The Newt you know

There are a couple of different looks this weekend at Newt Gingrich, who is turning out to be a mystery wrapped in a riddle as far as his popularity – or lack thereof – goes. One contradiction is the fact that Newt seems to be solidifying, or at least hanging on to, a lead in the polls nationally, even as he sinks into second place in Florida. But he clearly holds serious appeal for a lot of voters, while seeming to horrify some of the party heavyweights.

One possible explanation for his popularity is offered by Trip Gabriel at the Paper of Record, who finds that voters are hungry for somebody who will take on Barack Obama in a confrontational manner, and they just can’t get enough of Nuclear Newt.

“I think it’s about time the Republican Party put somebody up not because it’s their turn,” said Carroll Jaskulski, 63, who works in real estate, “but somebody who will get in the opposition’s face.”

For better or worse, Mr. Gingrich’s candidacy revolves around his personality, as evidenced by the disappointed reviews after a debate on Thursday in which his fires were uncharacteristically banked.

Supporters say what they love is the bombastic, take-no-prisoners candidate, the man whose signature moments were debates last week in South Carolina when he turned his cold fury on the news media.

“I got up out of my couch when he did what he did in South Carolina,” said Stephanie Garlin, 49, a real estate agent in Fort Lauderdale, recalling a standing ovation for Mr. Gingrich. “There’s something I feel about that man — that he has the strength and the ability and the forcefulness to win this election.”

Offering some personal observations from the perspective of somebody who worked closely with the former Speaker in Congress, Joe Scarborough writes an op-ed at Politico talking about The Newt I Know.

Yeah, yeah. I know. Newt Gingrich had a lousy week and will probably lose the Florida primary on Tuesday. But for those tempted to once again predict the speedy collapse of his campaign, consider yourselves forewarned. I’ve known this guy long enough to realize that the only three species destined to survive a nuclear holocaust will be cockroaches, Cher and Newton Leroy Gingrich.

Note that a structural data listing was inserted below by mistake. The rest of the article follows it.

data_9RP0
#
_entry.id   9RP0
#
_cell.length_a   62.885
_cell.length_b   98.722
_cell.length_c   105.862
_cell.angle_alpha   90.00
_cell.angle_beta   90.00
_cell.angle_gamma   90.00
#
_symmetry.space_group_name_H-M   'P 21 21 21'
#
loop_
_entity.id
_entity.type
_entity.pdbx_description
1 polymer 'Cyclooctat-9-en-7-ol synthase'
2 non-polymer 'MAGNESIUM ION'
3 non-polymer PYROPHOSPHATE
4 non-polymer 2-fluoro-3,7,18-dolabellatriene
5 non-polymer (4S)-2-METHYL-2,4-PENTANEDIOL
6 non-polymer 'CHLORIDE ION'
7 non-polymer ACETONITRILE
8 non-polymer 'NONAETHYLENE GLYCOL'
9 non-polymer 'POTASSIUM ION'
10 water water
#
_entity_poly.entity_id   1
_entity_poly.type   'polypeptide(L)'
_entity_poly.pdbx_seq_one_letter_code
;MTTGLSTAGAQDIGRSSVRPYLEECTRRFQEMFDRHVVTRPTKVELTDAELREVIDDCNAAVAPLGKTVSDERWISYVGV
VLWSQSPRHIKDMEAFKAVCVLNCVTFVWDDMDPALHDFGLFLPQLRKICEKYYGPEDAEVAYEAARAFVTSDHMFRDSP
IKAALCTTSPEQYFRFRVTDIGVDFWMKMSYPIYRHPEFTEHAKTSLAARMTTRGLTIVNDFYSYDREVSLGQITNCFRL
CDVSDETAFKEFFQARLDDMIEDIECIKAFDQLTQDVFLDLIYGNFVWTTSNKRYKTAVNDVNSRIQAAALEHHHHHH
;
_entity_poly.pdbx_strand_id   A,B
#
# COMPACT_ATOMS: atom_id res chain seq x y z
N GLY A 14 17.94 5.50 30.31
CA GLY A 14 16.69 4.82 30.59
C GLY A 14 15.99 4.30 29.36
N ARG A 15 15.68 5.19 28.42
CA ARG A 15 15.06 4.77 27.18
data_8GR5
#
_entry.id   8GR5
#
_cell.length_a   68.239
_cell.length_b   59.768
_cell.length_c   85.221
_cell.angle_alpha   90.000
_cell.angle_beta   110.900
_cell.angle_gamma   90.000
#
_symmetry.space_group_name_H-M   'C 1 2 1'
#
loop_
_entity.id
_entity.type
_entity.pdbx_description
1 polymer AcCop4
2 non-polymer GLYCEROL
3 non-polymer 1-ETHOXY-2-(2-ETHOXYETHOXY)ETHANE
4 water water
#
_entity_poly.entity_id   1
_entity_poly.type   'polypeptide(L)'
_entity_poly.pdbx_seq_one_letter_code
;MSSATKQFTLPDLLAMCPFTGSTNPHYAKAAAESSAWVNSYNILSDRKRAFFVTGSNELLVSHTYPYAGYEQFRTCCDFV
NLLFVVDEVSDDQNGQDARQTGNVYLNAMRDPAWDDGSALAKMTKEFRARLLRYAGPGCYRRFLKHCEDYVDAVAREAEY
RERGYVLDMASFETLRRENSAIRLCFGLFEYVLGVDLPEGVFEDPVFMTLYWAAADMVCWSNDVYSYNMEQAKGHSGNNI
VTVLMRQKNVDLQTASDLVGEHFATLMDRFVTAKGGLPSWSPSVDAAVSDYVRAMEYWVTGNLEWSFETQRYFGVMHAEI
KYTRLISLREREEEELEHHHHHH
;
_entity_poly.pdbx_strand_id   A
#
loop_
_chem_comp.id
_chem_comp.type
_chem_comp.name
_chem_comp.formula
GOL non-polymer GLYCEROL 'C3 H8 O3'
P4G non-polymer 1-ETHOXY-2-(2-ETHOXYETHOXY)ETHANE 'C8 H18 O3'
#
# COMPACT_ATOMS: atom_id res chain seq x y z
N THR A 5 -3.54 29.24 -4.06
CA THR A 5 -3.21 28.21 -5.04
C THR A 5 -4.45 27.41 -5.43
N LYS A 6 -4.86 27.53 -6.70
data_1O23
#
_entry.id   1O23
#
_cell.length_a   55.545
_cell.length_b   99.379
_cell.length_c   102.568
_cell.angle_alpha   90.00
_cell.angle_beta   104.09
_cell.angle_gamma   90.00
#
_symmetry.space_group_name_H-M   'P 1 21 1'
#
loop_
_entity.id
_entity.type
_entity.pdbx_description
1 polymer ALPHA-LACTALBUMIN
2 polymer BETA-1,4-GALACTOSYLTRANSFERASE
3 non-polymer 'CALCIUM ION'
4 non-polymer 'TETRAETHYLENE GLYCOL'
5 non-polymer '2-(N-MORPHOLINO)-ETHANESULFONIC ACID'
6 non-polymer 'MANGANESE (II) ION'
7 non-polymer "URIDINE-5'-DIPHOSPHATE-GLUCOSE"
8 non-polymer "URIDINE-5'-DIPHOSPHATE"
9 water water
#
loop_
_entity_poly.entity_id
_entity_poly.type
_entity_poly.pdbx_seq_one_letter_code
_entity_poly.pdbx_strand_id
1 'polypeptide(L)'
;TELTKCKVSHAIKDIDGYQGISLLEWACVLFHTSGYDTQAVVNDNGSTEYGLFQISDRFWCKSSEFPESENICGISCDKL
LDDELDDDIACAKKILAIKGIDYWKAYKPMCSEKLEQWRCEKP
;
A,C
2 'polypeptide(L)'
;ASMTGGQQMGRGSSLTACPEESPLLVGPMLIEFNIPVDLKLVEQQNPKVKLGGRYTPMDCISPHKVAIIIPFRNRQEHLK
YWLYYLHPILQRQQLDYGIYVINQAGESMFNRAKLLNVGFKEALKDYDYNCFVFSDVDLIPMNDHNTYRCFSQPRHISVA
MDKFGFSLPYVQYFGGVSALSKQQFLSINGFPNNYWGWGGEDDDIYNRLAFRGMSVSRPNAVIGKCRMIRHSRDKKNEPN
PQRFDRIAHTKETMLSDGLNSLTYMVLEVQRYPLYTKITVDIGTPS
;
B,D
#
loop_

I first met Gingrich 17 years ago at a Destin, Fla., fundraiser held in my honor a few weeks after Newt declared that I was too conservative to win the general election. But after I won the primary against the moderate woman he anointed, there he was in Florida looking supremely bored and a little put out that he was having to sit through another politician’s speech.

In the ensuing years, I found the mercurial maverick to be inspiring and maddening, disciplined and self-indulgent, forward thinking and short-sighted, gifted and dumb — sometimes all within the same hour.

Joe relates some fascinating stories from his time in Congress, some of which jibe with Newt’s own claims on the campaign trail, while others are in stark contrast. Of particular interest is a series of encounters Gingrich had with a class of freshmen lawmakers who felt that he was bargaining away all the tax cuts and fiscal restraint they had achieved in the Contract With America during his final days as Speaker. It’s a rather startling set of contrasting portraits.

But which Newt do you know? If you weren’t around (or paying attention to politics) during the mid-90s, you might only be aware of references to the “scandals” surrounding 84 ethics charges brought against Gingrich. If you were around, you might already know that much of that came from the bloody minded hatred which Cooter from The Dukes of Hazard harbored for Newt. (What all too often goes unmentioned is that each and every one of those charges were eventually dropped, including the IRS investigation into improper use of taxpayer funds which led in large part to his departure from Washington.)

Do you like Newt the fighter or Newt the historian? Do you prefer the bull in the china shop or the spokesman who can call on four decades or more of studying all aspects of government policy? It seems like they’re all there for you, wrapped up in one big old bundle of Newtness. Or maybe you just think he has the best chance to beat Obama in the fall. The polls today would argue otherwise, but November is a long way off and polls change. Either way, it would absolutely be a more boring race without Newt Gingrich.